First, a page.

Over the past decade, Sweden has attracted thousands of asylum-seekers from across the world with its “open doors” policy. Immigration is being largely touted as a social blessing, despite increased security concerns. The number of migrants reported to the Security Service by the Swedish authorities themselves has exploded.
Of late, it has become increasingly common that the migration board itself notifies the Security Service (SÄPO) of suspicious asylum-seekers likely to commit crimes on Swedish soil. This year alone, some 300 cases were reported to SÄPO.
“This is a four- to fivefold increase compared to 2014,” Oscar Ekblad of the Migration Board told Swedish Radio, citing a possible number of unreported cases due to the high workload, as the board’s personnel have been running at maximum capacity since last year’s unparalleled influx. “We cannot set up a fine-meshed net to sieve through all the immigrants,” Ekblad said.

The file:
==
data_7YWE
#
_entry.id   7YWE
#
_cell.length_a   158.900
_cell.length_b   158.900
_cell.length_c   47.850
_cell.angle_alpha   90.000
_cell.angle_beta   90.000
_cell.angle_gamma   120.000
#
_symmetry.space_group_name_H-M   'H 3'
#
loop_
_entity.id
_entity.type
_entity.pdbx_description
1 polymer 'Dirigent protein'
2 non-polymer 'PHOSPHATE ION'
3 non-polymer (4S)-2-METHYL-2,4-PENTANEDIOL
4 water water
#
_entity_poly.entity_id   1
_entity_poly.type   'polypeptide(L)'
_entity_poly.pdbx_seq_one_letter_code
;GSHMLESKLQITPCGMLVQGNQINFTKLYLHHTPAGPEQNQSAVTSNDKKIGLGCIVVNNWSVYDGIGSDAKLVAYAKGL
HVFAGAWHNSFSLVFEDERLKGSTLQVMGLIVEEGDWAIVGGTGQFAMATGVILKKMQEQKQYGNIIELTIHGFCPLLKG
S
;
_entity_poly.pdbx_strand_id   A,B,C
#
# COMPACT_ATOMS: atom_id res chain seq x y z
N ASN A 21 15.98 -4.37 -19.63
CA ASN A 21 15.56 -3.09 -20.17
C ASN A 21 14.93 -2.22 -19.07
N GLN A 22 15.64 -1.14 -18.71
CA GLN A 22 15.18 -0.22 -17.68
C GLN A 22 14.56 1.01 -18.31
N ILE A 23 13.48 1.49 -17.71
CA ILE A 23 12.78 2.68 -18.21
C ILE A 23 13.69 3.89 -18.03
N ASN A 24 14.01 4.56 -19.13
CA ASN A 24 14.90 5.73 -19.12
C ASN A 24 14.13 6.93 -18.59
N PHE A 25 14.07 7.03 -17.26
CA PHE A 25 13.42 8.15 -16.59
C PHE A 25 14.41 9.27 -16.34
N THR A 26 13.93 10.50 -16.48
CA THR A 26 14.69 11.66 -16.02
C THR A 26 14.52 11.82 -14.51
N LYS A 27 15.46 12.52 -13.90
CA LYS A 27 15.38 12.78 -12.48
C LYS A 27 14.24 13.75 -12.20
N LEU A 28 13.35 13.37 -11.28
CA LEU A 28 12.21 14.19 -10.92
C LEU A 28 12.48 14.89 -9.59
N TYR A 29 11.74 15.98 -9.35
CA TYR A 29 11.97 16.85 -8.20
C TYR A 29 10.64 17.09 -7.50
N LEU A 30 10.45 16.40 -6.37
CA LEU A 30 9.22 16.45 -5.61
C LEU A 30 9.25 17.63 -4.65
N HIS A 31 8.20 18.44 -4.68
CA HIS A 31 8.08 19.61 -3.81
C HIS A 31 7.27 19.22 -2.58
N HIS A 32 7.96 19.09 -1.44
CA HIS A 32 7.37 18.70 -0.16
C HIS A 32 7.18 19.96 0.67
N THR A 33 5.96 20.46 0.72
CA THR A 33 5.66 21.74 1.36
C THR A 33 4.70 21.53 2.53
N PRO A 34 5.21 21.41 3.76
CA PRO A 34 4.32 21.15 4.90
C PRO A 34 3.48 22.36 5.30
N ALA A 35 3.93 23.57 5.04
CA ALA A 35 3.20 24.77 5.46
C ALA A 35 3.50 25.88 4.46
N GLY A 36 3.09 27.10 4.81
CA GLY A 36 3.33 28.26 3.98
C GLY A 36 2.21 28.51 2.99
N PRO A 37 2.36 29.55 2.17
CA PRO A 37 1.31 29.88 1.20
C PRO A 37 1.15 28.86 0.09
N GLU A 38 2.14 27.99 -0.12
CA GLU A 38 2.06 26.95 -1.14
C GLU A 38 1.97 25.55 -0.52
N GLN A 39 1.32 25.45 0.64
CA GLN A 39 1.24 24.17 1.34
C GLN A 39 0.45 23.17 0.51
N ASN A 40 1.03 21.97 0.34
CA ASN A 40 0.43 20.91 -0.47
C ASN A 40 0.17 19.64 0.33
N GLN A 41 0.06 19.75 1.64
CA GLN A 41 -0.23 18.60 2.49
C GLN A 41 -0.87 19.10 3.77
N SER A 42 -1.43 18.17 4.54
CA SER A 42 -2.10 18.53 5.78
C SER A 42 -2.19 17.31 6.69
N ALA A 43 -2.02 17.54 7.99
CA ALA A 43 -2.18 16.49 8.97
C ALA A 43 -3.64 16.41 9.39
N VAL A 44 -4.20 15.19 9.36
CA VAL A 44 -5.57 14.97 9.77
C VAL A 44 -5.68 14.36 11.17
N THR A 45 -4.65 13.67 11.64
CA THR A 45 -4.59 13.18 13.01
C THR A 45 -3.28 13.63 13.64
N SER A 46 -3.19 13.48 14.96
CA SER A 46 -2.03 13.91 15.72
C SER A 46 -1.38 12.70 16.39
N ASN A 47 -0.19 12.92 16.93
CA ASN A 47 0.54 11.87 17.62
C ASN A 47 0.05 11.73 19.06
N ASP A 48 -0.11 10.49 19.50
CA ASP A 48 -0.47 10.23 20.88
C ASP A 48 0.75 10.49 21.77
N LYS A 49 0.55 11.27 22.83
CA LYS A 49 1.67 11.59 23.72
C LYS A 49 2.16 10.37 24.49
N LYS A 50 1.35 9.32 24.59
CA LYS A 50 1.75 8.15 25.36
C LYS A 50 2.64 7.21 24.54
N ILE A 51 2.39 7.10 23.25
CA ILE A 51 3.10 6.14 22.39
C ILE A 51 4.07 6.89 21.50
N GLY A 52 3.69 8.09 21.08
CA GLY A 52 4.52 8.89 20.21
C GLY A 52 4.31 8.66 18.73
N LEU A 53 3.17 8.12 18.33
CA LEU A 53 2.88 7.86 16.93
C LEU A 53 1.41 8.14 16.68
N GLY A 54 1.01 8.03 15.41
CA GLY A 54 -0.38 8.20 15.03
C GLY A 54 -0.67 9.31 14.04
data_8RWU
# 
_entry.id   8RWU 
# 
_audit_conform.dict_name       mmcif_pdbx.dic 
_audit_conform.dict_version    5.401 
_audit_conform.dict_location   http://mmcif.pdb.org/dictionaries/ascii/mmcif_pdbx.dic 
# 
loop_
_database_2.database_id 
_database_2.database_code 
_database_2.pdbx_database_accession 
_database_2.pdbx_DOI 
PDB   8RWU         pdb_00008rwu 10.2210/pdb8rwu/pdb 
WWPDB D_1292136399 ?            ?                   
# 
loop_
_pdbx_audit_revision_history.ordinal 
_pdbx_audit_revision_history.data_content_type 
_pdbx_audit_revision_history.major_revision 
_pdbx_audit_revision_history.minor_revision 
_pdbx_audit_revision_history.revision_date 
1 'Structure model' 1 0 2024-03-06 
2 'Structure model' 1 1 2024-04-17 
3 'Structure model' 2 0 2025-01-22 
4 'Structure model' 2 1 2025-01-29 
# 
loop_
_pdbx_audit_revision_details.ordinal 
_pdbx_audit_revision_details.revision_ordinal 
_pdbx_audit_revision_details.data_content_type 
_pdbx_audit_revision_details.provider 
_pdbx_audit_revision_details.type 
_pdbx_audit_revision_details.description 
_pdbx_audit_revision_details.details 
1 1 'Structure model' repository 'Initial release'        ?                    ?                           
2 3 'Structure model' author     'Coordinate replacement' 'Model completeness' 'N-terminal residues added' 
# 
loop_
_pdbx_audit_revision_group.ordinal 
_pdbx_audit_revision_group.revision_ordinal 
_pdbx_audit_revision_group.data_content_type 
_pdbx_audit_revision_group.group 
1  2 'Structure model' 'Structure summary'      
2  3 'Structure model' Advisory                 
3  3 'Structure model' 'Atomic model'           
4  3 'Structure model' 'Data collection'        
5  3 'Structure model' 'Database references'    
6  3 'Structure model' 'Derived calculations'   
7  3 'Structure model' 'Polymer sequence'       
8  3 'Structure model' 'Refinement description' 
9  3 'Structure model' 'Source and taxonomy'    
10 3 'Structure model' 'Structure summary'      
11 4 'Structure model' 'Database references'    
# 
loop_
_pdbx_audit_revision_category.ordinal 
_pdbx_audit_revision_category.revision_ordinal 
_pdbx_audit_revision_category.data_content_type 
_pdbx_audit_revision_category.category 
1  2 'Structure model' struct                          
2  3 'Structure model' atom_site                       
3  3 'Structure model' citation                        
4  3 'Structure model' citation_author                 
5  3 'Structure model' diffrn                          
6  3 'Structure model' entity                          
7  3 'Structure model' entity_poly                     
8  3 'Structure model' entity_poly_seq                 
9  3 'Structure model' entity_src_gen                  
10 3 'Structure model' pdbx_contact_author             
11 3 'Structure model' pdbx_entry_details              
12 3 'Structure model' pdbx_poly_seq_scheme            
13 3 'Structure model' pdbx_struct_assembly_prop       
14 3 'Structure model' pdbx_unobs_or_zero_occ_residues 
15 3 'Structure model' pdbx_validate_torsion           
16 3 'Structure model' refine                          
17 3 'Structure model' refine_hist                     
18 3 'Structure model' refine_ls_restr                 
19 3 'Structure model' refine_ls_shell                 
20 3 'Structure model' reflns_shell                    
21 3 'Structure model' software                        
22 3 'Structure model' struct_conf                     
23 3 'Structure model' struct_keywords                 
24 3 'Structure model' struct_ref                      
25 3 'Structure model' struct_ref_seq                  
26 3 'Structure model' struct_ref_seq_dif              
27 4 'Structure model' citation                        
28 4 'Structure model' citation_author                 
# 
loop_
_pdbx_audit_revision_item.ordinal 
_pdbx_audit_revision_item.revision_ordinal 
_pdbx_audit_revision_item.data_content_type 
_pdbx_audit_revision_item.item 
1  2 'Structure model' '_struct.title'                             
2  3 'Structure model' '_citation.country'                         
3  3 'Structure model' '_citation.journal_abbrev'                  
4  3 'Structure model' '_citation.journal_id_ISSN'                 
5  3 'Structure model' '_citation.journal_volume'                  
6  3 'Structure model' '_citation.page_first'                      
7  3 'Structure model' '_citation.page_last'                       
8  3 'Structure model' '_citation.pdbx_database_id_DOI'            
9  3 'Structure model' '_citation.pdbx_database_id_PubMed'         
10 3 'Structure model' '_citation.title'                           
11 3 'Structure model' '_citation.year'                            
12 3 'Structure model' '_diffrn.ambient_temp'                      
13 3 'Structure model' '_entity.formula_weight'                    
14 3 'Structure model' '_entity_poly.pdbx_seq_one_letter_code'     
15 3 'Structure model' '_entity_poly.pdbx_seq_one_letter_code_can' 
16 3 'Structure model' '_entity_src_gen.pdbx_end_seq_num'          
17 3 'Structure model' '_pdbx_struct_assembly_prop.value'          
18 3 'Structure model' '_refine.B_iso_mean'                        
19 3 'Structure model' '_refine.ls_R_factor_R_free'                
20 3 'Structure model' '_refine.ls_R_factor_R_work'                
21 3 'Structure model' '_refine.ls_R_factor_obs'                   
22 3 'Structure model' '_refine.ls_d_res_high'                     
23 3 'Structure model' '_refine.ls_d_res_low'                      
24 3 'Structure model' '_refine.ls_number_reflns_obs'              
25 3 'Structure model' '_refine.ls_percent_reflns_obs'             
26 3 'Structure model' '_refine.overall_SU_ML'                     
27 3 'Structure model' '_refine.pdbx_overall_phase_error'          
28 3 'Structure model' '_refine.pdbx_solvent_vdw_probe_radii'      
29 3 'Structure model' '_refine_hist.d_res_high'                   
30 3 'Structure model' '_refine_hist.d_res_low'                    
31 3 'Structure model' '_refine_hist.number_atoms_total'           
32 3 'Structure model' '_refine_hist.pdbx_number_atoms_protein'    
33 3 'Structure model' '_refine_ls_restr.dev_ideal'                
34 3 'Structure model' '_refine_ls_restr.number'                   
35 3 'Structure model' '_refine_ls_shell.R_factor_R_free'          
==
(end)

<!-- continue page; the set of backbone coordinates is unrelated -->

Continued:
Usually, suspected asylum-seekers are allowed to stay in Sweden for months without any concern by either the Migration Board or the Security Service. Due to bureaucracy and work overload, an asylum investigation usually begins several months after the person set foot in Sweden.
“Basically, we don’t have any other choice, it takes such a while. We cannot employ some 10,000 investigators,” Ekblad said.
So far, the increased immigration into Sweden has so far led to an increase in violent crime and a wave of sexual attacks, which the Swedish media tend to downplay through concealing the perpetrators’ nationality and portraying them as Swedes.
The turmoil caused by the ill-conceived migration policy has forced Swedish lawmakers to club temporary three-year restrictions to hem in the flow of asylum-seekers. However, the ruling Social Democratic party believes that the restrictions should be lifted in advance. Migration Minister Morgan Johansson said recently during the Almedalen Week, a major political event in Sweden, that it is an absolute ambition for Stockholm to return to a more generous asylum rules. Unsurprisingly, Johansson was backed by fellow party members and big names.
“For me it is important that the current [stern] legislation will only apply for a maximum of three years. Even today, we can start working to revoke parts of the harsher immigration policy,” Veronica Palm, the Social Democrats’ chairperson in Stockholm told Swedish Radio.
Last year, 163,000 people sought asylum in Sweden, which has a population of under 10 million.